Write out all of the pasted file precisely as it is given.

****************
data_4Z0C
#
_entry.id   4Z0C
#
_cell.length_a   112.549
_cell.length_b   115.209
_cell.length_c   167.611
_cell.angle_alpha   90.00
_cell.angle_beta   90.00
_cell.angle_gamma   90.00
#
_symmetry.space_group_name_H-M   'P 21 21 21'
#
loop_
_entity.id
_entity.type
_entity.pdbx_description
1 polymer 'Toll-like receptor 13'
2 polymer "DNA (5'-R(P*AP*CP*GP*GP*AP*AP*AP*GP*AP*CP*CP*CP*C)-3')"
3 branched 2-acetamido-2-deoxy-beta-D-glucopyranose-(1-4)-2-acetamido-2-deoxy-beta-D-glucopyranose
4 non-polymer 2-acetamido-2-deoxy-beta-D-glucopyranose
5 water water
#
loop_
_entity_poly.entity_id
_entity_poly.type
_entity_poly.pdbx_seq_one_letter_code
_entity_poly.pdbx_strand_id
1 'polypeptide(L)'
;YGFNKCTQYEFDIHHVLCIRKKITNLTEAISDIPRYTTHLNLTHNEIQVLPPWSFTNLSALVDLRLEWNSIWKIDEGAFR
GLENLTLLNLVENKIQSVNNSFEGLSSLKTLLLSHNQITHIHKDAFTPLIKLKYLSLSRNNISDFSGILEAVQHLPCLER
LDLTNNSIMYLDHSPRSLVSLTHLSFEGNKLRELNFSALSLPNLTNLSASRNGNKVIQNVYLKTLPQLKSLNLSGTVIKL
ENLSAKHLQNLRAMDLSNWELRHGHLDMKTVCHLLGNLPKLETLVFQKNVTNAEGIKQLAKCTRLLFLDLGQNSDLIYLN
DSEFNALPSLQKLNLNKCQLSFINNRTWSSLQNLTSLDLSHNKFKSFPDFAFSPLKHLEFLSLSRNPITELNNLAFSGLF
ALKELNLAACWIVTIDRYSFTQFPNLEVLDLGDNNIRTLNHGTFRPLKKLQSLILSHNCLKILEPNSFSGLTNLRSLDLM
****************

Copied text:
data_4Z0C
#
_entry.id   4Z0C
#
_cell.length_a   112.549
_cell.length_b   115.209
_cell.length_c   167.611
_cell.angle_alpha   90.00
_cell.angle_beta   90.00
_cell.angle_gamma   90.00
#
_symmetry.space_group_name_H-M   'P 21 21 21'
#
loop_
_entity.id
_entity.type
_entity.pdbx_description
1 polymer 'Toll-like receptor 13'
2 polymer "DNA (5'-R(P*AP*CP*GP*GP*AP*AP*AP*GP*AP*CP*CP*CP*C)-3')"
3 branched 2-acetamido-2-deoxy-beta-D-glucopyranose-(1-4)-2-acetamido-2-deoxy-beta-D-glucopyranose
4 non-polymer 2-acetamido-2-deoxy-beta-D-glucopyranose
5 water water
#
loop_
_entity_poly.entity_id
_entity_poly.type
_entity_poly.pdbx_seq_one_letter_code
_entity_poly.pdbx_strand_id
1 'polypeptide(L)'
;YGFNKCTQYEFDIHHVLCIRKKITNLTEAISDIPRYTTHLNLTHNEIQVLPPWSFTNLSALVDLRLEWNSIWKIDEGAFR
GLENLTLLNLVENKIQSVNNSFEGLSSLKTLLLSHNQITHIHKDAFTPLIKLKYLSLSRNNISDFSGILEAVQHLPCLER
LDLTNNSIMYLDHSPRSLVSLTHLSFEGNKLRELNFSALSLPNLTNLSASRNGNKVIQNVYLKTLPQLKSLNLSGTVIKL
ENLSAKHLQNLRAMDLSNWELRHGHLDMKTVCHLLGNLPKLETLVFQKNVTNAEGIKQLAKCTRLLFLDLGQNSDLIYLN
DSEFNALPSLQKLNLNKCQLSFINNRTWSSLQNLTSLDLSHNKFKSFPDFAFSPLKHLEFLSLSRNPITELNNLAFSGLF
ALKELNLAACWIVTIDRYSFTQFPNLEVLDLGDNNIRTLNHGTFRPLKKLQSLILSHNCLKILEPNSFSGLTNLRSLDLM